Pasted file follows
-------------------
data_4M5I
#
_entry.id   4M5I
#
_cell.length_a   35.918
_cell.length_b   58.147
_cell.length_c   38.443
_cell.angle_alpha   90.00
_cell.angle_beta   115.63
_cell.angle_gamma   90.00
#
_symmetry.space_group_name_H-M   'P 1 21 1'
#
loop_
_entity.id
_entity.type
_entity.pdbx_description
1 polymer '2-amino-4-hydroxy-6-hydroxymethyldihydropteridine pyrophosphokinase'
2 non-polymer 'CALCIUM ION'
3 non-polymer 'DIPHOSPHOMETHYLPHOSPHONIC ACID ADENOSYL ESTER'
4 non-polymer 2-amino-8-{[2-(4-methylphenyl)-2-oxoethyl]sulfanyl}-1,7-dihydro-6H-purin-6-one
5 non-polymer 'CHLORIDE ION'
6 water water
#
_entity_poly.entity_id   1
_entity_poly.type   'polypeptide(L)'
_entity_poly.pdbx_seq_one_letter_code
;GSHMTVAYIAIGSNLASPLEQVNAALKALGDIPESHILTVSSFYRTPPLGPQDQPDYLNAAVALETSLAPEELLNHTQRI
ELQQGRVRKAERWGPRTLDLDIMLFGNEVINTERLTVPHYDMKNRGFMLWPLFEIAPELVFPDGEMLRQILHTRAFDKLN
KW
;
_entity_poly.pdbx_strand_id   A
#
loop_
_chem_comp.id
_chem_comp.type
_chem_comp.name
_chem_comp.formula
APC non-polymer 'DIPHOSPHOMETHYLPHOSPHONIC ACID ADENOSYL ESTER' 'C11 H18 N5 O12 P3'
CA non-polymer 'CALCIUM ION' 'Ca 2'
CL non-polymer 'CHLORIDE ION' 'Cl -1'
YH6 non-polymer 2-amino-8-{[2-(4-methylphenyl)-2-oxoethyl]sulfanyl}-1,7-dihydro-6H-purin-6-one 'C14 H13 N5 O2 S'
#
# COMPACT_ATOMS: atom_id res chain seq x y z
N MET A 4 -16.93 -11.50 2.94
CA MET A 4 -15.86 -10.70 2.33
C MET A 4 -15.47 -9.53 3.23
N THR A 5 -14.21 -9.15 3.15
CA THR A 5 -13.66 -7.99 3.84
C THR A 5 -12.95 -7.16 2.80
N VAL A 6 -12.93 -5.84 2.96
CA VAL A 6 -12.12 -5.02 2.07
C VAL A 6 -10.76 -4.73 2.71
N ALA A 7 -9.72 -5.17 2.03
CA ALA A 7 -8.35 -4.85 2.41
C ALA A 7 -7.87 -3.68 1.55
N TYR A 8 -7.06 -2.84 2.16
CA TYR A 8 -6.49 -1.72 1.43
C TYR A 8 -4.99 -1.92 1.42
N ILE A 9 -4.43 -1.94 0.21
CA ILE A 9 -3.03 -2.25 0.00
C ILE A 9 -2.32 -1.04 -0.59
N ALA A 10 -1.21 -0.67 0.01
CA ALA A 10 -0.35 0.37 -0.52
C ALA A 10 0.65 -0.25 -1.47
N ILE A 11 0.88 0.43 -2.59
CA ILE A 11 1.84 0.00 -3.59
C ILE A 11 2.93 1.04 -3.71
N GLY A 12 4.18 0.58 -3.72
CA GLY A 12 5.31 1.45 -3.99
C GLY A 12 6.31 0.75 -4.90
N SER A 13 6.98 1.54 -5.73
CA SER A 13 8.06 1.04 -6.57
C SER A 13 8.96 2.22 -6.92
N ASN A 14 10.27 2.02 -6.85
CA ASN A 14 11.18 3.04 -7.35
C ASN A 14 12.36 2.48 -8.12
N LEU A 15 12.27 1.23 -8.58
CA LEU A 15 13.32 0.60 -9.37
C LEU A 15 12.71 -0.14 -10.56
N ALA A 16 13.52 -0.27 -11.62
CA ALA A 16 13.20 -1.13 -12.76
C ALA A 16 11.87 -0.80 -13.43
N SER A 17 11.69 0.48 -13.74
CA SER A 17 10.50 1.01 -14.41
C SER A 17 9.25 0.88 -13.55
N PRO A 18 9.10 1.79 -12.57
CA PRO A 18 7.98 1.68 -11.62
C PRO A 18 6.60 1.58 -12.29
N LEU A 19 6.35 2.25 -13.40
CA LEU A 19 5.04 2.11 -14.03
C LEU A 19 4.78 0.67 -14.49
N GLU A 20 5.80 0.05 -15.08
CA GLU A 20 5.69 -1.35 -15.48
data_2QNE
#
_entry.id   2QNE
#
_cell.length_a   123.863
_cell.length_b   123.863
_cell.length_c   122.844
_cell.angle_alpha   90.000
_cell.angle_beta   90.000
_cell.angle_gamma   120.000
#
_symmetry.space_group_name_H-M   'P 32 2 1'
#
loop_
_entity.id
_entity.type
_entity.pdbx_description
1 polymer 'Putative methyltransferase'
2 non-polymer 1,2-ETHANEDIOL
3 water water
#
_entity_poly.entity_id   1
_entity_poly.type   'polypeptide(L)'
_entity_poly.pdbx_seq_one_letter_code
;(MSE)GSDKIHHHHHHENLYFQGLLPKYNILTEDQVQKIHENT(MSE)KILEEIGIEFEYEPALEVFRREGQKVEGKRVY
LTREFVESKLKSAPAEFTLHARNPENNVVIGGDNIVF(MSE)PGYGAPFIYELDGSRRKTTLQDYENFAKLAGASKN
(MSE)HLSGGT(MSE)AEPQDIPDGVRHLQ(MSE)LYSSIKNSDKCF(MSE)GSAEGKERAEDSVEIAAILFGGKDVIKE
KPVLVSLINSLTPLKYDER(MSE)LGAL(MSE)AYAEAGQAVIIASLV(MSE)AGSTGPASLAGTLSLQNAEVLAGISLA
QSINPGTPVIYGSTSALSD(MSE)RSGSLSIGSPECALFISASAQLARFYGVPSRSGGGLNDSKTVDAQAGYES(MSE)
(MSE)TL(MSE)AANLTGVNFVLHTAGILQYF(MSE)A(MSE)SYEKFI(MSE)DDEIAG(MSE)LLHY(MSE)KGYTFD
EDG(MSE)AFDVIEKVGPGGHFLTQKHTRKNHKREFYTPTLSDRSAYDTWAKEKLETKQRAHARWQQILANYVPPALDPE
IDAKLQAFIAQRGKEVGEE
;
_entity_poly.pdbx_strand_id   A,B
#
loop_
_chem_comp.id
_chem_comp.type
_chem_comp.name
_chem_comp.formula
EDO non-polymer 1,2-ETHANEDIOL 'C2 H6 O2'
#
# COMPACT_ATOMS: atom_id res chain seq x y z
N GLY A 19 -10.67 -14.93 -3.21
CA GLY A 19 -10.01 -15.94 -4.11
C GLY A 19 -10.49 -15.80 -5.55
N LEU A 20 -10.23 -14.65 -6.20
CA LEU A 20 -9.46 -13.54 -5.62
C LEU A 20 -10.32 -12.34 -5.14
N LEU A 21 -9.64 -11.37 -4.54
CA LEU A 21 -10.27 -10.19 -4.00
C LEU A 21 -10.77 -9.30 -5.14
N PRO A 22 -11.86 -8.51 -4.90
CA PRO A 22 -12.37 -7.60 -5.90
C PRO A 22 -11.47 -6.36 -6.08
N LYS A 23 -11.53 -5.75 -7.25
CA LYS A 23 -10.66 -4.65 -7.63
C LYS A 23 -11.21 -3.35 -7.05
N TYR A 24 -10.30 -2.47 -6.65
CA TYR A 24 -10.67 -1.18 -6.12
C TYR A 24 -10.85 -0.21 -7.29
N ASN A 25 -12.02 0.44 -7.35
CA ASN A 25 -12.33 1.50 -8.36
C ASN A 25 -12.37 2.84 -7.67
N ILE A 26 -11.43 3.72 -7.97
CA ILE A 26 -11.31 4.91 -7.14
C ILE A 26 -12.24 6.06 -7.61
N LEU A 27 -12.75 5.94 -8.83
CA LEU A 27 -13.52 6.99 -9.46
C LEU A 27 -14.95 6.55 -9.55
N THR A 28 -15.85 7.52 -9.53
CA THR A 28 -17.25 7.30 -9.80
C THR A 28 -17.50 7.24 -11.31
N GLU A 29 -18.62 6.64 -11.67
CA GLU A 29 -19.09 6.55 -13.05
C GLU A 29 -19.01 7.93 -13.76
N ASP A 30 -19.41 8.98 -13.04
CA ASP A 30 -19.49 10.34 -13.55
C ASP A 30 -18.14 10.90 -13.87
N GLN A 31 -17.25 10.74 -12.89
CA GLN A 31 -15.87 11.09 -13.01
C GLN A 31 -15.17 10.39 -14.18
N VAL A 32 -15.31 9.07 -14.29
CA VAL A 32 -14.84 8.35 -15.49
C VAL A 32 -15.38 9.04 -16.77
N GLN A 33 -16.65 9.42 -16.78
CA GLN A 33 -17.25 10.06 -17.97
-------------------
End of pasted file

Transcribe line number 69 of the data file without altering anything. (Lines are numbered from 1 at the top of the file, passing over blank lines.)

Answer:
N GLY A 12 4.18 0.58 -3.72